Even though foreign travel was essentially non-existent, Hawaii’s tourism industry was making a strong rebound by mid-year. Hotel occupancy in July was 82%, barely 3% point lower than July 2019. According to the STR data, RevPAR increased by 17% in July 2019, while the average daily rate increased by 21% to $303, a 21% increase.
The delta model had arrived in the Islands by the end of the month, and a statement from the governor in late August deterring non-essential travel swiftly deflated Hawaii’s bounce. According to the most recent data available, occupancy had plummeted to 55% and RevPAR had dropped to $168 in September.
Following Ige’s statement, Sean Dean, Chief Commercial Officer of the Outrigger Hospitality Group, said the cancellation rate at the company’s Hawaii resorts tripled and remained at that level for six weeks.
“Our Business was wiped out from late August to early October,” Dee added.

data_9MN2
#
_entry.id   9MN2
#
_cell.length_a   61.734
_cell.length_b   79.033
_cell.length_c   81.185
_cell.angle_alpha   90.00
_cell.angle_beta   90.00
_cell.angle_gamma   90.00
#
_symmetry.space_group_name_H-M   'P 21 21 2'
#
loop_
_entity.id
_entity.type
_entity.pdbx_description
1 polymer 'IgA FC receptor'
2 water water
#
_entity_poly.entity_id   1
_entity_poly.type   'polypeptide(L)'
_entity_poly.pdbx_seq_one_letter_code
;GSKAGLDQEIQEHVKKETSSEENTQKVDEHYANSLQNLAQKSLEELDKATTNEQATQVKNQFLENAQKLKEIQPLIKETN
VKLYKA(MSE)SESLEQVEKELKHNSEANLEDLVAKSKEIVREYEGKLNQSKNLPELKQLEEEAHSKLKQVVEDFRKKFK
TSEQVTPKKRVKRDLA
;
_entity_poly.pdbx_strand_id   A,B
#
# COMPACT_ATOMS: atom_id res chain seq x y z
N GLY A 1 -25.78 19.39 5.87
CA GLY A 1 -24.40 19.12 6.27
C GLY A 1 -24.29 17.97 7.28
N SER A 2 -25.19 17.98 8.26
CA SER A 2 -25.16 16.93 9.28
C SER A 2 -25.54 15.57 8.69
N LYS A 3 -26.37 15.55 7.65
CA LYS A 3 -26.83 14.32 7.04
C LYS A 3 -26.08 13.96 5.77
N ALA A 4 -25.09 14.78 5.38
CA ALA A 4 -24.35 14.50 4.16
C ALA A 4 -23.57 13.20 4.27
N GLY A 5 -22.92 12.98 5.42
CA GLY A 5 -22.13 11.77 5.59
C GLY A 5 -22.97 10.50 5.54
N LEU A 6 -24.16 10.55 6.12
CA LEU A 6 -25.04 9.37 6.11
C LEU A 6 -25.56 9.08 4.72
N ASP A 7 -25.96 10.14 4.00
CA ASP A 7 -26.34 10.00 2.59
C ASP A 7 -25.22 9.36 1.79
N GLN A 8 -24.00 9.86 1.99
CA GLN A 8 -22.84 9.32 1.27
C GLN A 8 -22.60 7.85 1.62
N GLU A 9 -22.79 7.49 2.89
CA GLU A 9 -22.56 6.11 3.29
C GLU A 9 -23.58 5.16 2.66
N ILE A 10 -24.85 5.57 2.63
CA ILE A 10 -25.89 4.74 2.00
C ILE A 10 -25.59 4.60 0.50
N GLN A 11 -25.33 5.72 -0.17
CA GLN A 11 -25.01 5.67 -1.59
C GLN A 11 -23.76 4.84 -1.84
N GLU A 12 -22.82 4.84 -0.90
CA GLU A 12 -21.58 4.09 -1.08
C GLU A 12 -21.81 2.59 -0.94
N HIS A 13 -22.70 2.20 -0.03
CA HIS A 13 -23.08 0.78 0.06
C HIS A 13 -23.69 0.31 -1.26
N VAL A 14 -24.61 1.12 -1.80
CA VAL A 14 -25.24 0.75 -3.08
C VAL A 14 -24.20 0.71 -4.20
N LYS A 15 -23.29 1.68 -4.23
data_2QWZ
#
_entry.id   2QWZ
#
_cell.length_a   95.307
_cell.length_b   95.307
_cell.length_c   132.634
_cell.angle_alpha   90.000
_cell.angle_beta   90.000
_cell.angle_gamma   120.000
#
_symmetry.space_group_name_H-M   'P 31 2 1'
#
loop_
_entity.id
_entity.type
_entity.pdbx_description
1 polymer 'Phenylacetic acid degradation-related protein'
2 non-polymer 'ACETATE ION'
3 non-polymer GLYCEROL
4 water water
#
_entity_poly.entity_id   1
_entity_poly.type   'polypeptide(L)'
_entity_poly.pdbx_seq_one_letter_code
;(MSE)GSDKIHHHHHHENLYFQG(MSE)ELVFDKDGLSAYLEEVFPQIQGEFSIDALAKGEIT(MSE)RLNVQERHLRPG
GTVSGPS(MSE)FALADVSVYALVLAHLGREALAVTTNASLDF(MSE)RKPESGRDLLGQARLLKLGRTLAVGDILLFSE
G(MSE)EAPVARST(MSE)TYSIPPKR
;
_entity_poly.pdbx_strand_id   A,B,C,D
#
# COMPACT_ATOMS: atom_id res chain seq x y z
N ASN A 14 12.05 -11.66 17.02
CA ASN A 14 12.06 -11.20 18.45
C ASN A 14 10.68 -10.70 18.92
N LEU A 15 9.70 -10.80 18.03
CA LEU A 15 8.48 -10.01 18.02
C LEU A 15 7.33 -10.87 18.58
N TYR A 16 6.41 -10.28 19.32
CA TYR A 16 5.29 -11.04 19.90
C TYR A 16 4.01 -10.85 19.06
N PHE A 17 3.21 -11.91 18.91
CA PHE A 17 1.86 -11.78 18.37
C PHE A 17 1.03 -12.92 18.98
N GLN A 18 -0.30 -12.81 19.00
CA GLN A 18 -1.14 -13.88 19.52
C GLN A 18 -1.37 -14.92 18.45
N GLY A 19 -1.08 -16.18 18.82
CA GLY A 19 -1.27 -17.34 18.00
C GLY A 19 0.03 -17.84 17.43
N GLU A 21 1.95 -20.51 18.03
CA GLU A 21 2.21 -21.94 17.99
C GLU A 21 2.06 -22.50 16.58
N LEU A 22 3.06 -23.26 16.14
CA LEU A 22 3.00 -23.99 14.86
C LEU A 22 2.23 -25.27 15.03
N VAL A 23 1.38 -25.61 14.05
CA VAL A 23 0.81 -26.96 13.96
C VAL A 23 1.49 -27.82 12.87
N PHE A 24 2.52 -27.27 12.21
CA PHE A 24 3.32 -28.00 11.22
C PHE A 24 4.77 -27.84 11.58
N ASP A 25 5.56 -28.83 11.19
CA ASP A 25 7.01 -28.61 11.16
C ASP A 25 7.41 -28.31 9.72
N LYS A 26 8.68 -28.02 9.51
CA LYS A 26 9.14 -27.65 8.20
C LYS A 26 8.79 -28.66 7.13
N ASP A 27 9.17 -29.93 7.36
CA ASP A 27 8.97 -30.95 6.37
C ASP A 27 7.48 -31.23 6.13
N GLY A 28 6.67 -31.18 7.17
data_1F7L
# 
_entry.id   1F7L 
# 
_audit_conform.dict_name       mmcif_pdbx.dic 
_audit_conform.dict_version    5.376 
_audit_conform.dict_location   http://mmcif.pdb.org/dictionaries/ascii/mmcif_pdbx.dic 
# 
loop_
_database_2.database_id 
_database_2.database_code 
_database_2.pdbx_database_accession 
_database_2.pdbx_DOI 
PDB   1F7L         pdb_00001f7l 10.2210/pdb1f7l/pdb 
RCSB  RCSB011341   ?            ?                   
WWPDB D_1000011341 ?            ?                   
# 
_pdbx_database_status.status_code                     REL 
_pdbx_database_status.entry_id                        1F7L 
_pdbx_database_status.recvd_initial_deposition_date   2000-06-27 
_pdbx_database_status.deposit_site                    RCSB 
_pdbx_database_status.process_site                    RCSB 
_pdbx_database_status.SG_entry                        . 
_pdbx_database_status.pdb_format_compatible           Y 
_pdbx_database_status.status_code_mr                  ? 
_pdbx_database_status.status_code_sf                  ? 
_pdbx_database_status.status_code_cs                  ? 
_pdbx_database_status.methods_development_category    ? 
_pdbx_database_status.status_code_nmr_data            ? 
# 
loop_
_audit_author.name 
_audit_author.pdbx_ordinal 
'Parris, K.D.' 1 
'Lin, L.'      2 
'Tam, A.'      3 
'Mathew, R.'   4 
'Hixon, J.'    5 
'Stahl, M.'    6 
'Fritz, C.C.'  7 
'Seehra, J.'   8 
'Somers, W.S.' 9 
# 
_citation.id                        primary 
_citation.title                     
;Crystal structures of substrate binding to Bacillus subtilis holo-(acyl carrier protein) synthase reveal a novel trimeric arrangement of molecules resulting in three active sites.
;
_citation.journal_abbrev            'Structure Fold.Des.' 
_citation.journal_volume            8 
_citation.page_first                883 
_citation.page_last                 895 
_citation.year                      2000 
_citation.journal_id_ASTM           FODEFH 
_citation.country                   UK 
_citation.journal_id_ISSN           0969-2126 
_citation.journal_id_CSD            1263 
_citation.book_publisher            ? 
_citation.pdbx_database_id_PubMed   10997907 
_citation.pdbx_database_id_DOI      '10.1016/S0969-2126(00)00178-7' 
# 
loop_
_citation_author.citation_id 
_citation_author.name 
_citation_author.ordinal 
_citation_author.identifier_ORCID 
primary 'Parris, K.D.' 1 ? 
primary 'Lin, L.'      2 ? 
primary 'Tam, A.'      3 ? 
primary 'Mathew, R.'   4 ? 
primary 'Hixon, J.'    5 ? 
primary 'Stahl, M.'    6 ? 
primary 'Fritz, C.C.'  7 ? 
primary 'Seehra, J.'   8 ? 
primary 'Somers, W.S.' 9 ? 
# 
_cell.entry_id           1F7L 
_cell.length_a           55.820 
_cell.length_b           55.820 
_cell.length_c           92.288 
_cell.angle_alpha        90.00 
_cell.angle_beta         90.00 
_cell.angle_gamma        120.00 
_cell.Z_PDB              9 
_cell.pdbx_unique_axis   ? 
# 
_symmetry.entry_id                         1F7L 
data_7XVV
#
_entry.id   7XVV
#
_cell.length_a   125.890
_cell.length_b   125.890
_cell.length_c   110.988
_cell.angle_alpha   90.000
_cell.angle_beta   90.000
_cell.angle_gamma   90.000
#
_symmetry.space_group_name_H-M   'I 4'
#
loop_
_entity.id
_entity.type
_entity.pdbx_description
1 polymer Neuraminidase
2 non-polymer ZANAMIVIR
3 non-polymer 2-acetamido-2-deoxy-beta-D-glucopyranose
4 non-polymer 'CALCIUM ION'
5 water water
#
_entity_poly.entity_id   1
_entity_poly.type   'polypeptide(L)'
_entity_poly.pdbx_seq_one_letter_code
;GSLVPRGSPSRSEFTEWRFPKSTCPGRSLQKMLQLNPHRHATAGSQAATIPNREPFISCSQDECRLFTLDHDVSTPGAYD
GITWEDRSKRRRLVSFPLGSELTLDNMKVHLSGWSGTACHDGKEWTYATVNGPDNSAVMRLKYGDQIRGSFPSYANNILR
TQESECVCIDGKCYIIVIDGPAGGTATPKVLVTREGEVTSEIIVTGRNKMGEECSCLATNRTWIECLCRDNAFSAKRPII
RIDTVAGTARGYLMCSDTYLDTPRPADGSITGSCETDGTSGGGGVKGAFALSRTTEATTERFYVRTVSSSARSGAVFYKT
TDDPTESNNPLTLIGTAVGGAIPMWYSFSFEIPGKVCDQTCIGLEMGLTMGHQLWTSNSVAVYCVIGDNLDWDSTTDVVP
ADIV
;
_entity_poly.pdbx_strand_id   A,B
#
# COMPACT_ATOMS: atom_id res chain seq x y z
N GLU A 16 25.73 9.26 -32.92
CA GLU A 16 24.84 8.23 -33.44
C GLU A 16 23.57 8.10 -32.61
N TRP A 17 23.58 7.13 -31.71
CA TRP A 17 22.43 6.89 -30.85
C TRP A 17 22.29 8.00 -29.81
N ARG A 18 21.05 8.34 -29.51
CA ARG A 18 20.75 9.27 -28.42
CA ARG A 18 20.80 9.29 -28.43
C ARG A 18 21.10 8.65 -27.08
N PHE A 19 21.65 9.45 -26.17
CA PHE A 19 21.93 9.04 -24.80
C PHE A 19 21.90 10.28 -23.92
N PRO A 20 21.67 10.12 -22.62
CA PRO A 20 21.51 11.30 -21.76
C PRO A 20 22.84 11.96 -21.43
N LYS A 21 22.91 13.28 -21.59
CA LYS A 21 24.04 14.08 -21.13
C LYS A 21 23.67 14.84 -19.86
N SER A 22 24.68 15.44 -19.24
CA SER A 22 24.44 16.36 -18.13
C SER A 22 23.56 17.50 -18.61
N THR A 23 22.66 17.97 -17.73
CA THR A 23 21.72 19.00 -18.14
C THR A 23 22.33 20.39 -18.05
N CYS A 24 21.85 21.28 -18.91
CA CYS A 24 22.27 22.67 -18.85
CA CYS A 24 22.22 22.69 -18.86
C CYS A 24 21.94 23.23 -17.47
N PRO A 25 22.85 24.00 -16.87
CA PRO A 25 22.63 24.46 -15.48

The American Hotel and Lodging Association’s, Kekoa McClellan, said the group heartily endorsed the governor’s recommendation against travel during the surge, but the state’s hotels were nonetheless heavily hit.
Although Ige’s decision to reopen to non-essential travel would assist, McClellan believes that visitation will stay low through the end of the year.
“It’s fantastic that we will be able to welcome and support safe tourism in the Islands ahead of the Christmas season,” McClellan added.
“However, we are still in the midst of a slow Christmas season, and hotels are adapting accordingly. For the rest of the year, there are some fantastic deals to be grabbed on the islands”.
Hawaii is also waiting for the return of group and business travel which combined with easy capacity limitations at enterprises, will be critical in attracting more hospitality workers back. According to McClellan, group travel in Hawaii is down 77% from last year, costing the economy $1.5 billion.
“The reintroduction of international travel and the relaxation are both welcome milestones”, McClellan added.